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Creating Healthy People: CHP’s Comprehensive Approach to Health for its Associates

separator You hear about companies that offer a few programs to help their employees get on the road to better health—aerobics classes on site, maybe, stress reduction programs, or similar efforts. But it’s not often that you come across a company that offers such a comprehensive program as Catholic Healthcare Partners “Creating Healthy People” program.

There’s very little about health that this program doesn’t cover. And it’s done in such a creative, imaginative way that CHP associates are actually enjoying it. Healthy Steps team competitions, seminars serving food that fights cancer, weekly articles and monthly posters that speak to different health issues, incentives for associates who participate , seminars discussing balancing work and family…these are just some of the features of the “Creating Healthy People” campaign.

Lori Gulley, Human Resources Manager at CHP, says, “We wanted to improve associates’ awareness of their health status and empower them to take control. Many of us are not in the habit of taking responsibility for our health. We wait until something happens, and when it does, we wonder why and wish we had made better choices that could have prevented it.

Gulley and her colleagues decided it was time to change that. They selected a vendor, WellCorp, Inc., and got the program started with a health risk assessment rollout last October. “We had 92 associates participating in the rollout,” says Gulley. The assessment identified the five key areas that associates needed to focus on: diabetes, weight management, nutrition, fitness and coronary risk (including controlling cholesterol and high blood pressure). Cancer wasn’t quite in the top five, Gulley says, but it was high on the list. Through our “Creating Healthy People” program, we not only are making associates more aware, we are giving them the tools and resources to do something positive for themselves,” says Gulley.

The results also compared CHP to national averages, explains Gulley. “In some areas our associates had results that were higher than the national average. But in others, they were lower. For example, of those 92 people, 70 percent had a higher than average body mass index, or BMI.”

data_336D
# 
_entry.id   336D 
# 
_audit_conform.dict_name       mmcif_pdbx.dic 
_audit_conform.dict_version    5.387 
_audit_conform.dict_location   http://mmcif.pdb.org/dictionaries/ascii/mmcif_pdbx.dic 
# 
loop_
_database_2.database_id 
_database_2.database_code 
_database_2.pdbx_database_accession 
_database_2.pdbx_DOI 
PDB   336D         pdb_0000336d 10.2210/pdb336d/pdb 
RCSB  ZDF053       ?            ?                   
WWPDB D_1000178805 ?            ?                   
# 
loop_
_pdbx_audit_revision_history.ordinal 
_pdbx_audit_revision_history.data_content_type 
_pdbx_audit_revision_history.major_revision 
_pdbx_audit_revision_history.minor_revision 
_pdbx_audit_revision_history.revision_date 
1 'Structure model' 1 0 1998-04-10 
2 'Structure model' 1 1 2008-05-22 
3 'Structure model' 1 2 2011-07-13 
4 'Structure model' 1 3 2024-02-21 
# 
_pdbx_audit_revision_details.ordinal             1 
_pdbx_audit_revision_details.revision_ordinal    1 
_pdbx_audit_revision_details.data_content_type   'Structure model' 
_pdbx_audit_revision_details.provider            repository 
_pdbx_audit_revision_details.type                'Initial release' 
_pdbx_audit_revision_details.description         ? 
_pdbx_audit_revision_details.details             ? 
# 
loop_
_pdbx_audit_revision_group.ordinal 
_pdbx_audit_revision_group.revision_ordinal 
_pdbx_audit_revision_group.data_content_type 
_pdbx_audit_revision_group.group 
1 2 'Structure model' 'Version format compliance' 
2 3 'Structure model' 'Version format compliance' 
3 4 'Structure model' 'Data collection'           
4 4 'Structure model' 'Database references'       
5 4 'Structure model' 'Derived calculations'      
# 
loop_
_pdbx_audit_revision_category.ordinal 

Awareness spurred participation
Gulley believes that as soon as people saw what their health status was, they were ready to make changes. “We have a core group of people who now have a desire to do something about their health,” she says.

So far, CHP has held a kickoff meeting and two seminars. “We had 50 people at the kickoff,” says Gulley, who was pleased with that turnout. The first seminar was called, “Myths and Realities of Healthy Eating and Weight Loss.” At the second seminar, which was titled, “Can Food Fight Cancer,” associates were served a catered meal consisting of foods that help prevent cancer. “We received a lot of positive feedback about this seminar, both relative to the content as well as the lunch provided,” Gulley says.

CHP also offers Weight Watchers at work, and pays half the cost. Pilates is offered twice a week during the lunch hour, and again, the company pays for half. They are in the process of conducting fitness assessments and will offer a follow-up assessment in the late fall which will report progress made. For the spring assessment, “We did a more comprehensive BMI test using calipers,” explains Gulley. “And there was also a 3-minute step test to gauge your heart health and a flexibility test.”